Kenai Peninsula Report July 13
Things are really beginning to look up for Kenai Peninsula fishing! There are many different venues where fishing success has most definitely increased, and the statistical number of rod hours requried has gone down. While this week should bring the peak of most central Kenai Peninsula salmon runs, there is still no doubt that most runs are still at least 1 week late. Nevertheless, many are fulfilling their dreams with exceptional fish. In my best estimation, if you have been waiting for the best time to hit the waters of the Kenai, this is the week to give it a try.
The Kenai River has given up many very nice king salmon over the last week. We are finally seeing the late run chinook sonar numbers climbing towards 1,000 fish per day. The cumulative count so far is 5,667 as of July 12. At this rate, the expected return is 39,000 +/- (based on data up to July 7). While we had a few days of very poor visibility, things cleared up quite nicely after mid-week and made for some excellent fishing conditions with water temps runing very close to the optimal 50 degrees and visibility being close to 36".
Once again the Kasilof was relatively productive, however it still took some effort to limit the boat. Don Drury, of Drury Fishing, reported an average week with catches every day but also with great effort.. He indicated that this last week produced some nice sized fish as well, ranging between 30 and 40 pounds.
The sockeye fishing on the Kasilof is also looking very good with an above average start. The last two years produced very good returns and this year is on pace to repeat that once again. Presently, as of the 12th, there were more than 108,000 sockeye past the sonar.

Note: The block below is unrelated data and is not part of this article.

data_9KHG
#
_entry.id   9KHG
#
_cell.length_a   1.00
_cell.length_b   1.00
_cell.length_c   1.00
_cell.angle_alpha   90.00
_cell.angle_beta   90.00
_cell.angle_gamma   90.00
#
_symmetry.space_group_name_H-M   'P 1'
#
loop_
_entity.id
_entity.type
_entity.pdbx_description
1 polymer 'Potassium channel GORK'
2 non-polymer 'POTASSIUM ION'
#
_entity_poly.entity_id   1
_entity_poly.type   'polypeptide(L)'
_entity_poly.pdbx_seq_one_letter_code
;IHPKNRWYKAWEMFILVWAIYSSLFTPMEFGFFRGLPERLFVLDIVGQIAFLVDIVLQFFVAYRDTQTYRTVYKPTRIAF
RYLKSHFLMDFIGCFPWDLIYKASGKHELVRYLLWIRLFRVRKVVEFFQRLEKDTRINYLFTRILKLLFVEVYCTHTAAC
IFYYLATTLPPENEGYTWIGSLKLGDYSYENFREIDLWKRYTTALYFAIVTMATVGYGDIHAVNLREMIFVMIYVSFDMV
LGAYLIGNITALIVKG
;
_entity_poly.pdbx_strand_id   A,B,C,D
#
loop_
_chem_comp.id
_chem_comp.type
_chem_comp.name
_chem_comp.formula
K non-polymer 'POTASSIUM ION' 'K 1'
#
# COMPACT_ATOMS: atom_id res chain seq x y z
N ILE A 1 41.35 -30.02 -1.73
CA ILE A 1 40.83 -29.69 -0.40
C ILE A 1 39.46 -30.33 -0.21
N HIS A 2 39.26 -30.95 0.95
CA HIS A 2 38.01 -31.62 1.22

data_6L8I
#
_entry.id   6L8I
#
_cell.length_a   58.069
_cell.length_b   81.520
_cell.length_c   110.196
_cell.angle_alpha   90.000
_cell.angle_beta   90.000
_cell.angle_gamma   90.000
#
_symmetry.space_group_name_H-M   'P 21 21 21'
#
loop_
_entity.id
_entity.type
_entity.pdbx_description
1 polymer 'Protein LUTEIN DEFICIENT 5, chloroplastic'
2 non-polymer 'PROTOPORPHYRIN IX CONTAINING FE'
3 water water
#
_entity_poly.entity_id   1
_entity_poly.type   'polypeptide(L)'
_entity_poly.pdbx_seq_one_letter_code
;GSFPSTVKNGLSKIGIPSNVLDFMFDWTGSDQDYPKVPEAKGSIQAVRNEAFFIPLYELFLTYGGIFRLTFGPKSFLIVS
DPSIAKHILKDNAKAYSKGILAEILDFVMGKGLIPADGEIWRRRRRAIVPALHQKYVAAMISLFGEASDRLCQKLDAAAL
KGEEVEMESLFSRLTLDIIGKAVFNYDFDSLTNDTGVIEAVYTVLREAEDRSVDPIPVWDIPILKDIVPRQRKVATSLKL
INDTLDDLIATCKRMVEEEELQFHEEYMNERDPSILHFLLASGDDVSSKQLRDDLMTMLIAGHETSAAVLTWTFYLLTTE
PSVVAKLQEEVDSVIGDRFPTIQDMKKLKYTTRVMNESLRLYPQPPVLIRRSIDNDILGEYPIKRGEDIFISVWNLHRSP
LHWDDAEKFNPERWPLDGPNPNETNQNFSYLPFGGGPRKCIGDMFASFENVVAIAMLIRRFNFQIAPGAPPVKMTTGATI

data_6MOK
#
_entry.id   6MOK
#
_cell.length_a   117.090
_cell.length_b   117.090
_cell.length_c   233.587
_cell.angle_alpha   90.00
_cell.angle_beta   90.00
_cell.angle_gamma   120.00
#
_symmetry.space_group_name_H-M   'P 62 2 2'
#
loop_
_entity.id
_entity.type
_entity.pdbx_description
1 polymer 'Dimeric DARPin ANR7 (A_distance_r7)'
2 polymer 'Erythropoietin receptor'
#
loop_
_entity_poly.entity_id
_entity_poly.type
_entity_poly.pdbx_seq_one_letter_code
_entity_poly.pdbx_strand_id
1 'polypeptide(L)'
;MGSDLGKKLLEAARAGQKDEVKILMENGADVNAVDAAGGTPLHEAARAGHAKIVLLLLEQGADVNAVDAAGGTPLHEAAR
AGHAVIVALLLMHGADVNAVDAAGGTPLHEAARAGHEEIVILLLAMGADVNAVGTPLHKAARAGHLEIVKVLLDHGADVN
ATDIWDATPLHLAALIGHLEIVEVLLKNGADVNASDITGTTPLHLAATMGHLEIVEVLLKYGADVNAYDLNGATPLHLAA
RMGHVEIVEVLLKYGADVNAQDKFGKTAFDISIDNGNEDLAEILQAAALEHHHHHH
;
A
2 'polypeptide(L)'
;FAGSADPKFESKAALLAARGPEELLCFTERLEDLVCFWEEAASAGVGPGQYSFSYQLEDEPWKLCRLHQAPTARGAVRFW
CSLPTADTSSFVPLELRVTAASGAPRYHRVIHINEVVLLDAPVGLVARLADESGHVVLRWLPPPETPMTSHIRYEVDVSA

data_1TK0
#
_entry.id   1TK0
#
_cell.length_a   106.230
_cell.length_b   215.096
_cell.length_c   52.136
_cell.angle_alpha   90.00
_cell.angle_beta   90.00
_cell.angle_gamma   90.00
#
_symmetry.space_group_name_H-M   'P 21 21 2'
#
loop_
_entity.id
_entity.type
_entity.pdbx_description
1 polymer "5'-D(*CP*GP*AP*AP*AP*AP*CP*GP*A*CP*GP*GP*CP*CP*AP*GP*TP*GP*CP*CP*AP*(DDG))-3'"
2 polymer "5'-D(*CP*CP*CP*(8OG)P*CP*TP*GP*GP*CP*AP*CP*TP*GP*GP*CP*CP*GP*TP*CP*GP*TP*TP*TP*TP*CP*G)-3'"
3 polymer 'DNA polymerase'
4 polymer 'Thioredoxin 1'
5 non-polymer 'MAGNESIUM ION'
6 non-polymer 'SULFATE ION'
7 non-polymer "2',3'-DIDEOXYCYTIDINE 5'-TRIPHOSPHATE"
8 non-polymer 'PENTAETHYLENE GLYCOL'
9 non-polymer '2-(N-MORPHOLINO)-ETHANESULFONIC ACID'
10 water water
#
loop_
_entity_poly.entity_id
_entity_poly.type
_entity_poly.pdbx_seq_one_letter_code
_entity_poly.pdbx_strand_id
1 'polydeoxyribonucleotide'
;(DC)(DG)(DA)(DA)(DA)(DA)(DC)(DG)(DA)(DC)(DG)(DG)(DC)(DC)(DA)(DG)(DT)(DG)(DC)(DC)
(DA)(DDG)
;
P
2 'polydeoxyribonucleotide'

This has been a phenomenal week of halibut fishing in Cook Inlet! Wednesday was a blow-off, so we diverted to Kachemak and caught the big "donut" (skunked!), however on Thursday we were able to launch and did very well.
The lake fishing continues to produce great entertainment and exceptional success. The grayling fishing at Crescent Lake has been very good. While the fish size seems to be a bit smaller than before, there is still great opportunity for a quality experience. Grayling will take dry as well as wet flies presented in the gin clear water. Keep in mind, however that there is a 2 fish per day bag limit. And please be responsible. These are very slow growing fish and heavy fishing pressure could definitely impact the quality of the experience. Also, please pack out whatever you pack in.
Another option for some local lakes is Pike. Here is information posted on the Alaska Department of Fish and Game Site (http://www.sf.adfg.state.ak.us/Regio...m?area_key=5):
• Stormy Lake has good numbers of northern pike and the lake has good public access. Anglers who are interested in fishing for northern pike on the Kenai Peninsula should try Stormy Lake for spring northern pike fishing.
• Many other area lakes have northern pike, but public access is limited. Private property owners may allow access, but get permission first.
• Pike can be taken using spears, bow and arrow (with arrow attached by a line), bait, spin, and fly-fishing gear. Try fish-shaped and fish-colored lures and flies.
• There is no closed season for pike and the bag limit is unlimited. Wanton waste laws apply so be sure to use, or donate to charity, all the pike you harvest.
Click for more
Thanks! Going to arrive two weeks from today and we may hit it perfect! Crossing fingers.